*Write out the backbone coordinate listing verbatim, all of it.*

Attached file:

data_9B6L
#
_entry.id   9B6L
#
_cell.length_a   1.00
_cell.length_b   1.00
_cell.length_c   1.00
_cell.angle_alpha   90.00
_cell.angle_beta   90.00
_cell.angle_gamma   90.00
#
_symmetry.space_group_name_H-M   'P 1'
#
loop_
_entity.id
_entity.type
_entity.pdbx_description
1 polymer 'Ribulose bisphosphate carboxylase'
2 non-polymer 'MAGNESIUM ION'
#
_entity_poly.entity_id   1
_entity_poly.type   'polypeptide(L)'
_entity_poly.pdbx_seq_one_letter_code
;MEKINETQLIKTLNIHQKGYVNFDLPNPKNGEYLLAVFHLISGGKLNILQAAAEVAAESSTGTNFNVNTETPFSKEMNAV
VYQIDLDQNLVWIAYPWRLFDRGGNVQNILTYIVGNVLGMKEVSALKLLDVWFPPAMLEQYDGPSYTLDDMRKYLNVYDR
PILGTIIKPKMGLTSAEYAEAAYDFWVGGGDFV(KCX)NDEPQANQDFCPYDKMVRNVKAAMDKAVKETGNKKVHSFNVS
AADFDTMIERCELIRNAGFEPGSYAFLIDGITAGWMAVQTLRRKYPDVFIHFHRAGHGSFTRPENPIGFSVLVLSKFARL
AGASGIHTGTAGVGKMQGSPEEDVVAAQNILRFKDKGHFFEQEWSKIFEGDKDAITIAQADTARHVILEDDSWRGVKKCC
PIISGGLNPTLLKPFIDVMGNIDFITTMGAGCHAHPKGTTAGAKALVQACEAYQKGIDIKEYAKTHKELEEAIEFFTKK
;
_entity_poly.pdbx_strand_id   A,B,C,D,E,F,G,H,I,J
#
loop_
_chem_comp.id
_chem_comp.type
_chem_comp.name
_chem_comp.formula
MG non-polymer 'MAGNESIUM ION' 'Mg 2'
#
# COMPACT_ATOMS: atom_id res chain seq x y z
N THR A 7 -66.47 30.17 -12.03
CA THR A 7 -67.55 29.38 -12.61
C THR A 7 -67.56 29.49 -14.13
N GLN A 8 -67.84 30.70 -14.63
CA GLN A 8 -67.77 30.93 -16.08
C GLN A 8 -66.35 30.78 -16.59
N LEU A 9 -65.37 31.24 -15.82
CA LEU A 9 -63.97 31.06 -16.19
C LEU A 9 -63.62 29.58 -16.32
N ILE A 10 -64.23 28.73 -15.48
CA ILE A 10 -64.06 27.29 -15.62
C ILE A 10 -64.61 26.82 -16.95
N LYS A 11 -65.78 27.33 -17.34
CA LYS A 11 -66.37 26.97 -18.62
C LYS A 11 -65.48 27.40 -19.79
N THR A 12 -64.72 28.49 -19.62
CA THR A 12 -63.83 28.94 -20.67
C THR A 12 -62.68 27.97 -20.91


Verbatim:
data_9B6L
#
_entry.id   9B6L
#
_cell.length_a   1.00
_cell.length_b   1.00
_cell.length_c   1.00
_cell.angle_alpha   90.00
_cell.angle_beta   90.00
_cell.angle_gamma   90.00
#
_symmetry.space_group_name_H-M   'P 1'
#
loop_
_entity.id
_entity.type
_entity.pdbx_description
1 polymer 'Ribulose bisphosphate carboxylase'
2 non-polymer 'MAGNESIUM ION'
#
_entity_poly.entity_id   1
_entity_poly.type   'polypeptide(L)'
_entity_poly.pdbx_seq_one_letter_code
;MEKINETQLIKTLNIHQKGYVNFDLPNPKNGEYLLAVFHLISGGKLNILQAAAEVAAESSTGTNFNVNTETPFSKEMNAV
VYQIDLDQNLVWIAYPWRLFDRGGNVQNILTYIVGNVLGMKEVSALKLLDVWFPPAMLEQYDGPSYTLDDMRKYLNVYDR
PILGTIIKPKMGLTSAEYAEAAYDFWVGGGDFV(KCX)NDEPQANQDFCPYDKMVRNVKAAMDKAVKETGNKKVHSFNVS
AADFDTMIERCELIRNAGFEPGSYAFLIDGITAGWMAVQTLRRKYPDVFIHFHRAGHGSFTRPENPIGFSVLVLSKFARL
AGASGIHTGTAGVGKMQGSPEEDVVAAQNILRFKDKGHFFEQEWSKIFEGDKDAITIAQADTARHVILEDDSWRGVKKCC
PIISGGLNPTLLKPFIDVMGNIDFITTMGAGCHAHPKGTTAGAKALVQACEAYQKGIDIKEYAKTHKELEEAIEFFTKK
;
_entity_poly.pdbx_strand_id   A,B,C,D,E,F,G,H,I,J
#
loop_
_chem_comp.id
_chem_comp.type
_chem_comp.name
_chem_comp.formula
MG non-polymer 'MAGNESIUM ION' 'Mg 2'
#
# COMPACT_ATOMS: atom_id res chain seq x y z
N THR A 7 -66.47 30.17 -12.03
CA THR A 7 -67.55 29.38 -12.61
C THR A 7 -67.56 29.49 -14.13
N GLN A 8 -67.84 30.70 -14.63
CA GLN A 8 -67.77 30.93 -16.08
C GLN A 8 -66.35 30.78 -16.59
N LEU A 9 -65.37 31.24 -15.82
CA LEU A 9 -63.97 31.06 -16.19
C LEU A 9 -63.62 29.58 -16.32
N ILE A 10 -64.23 28.73 -15.48
CA ILE A 10 -64.06 27.29 -15.62
C ILE A 10 -64.61 26.82 -16.95
N LYS A 11 -65.78 27.33 -17.34
CA LYS A 11 -66.37 26.97 -18.62
C LYS A 11 -65.48 27.40 -19.79
N THR A 12 -64.72 28.49 -19.62
CA THR A 12 -63.83 28.94 -20.67
C THR A 12 -62.68 27.97 -20.91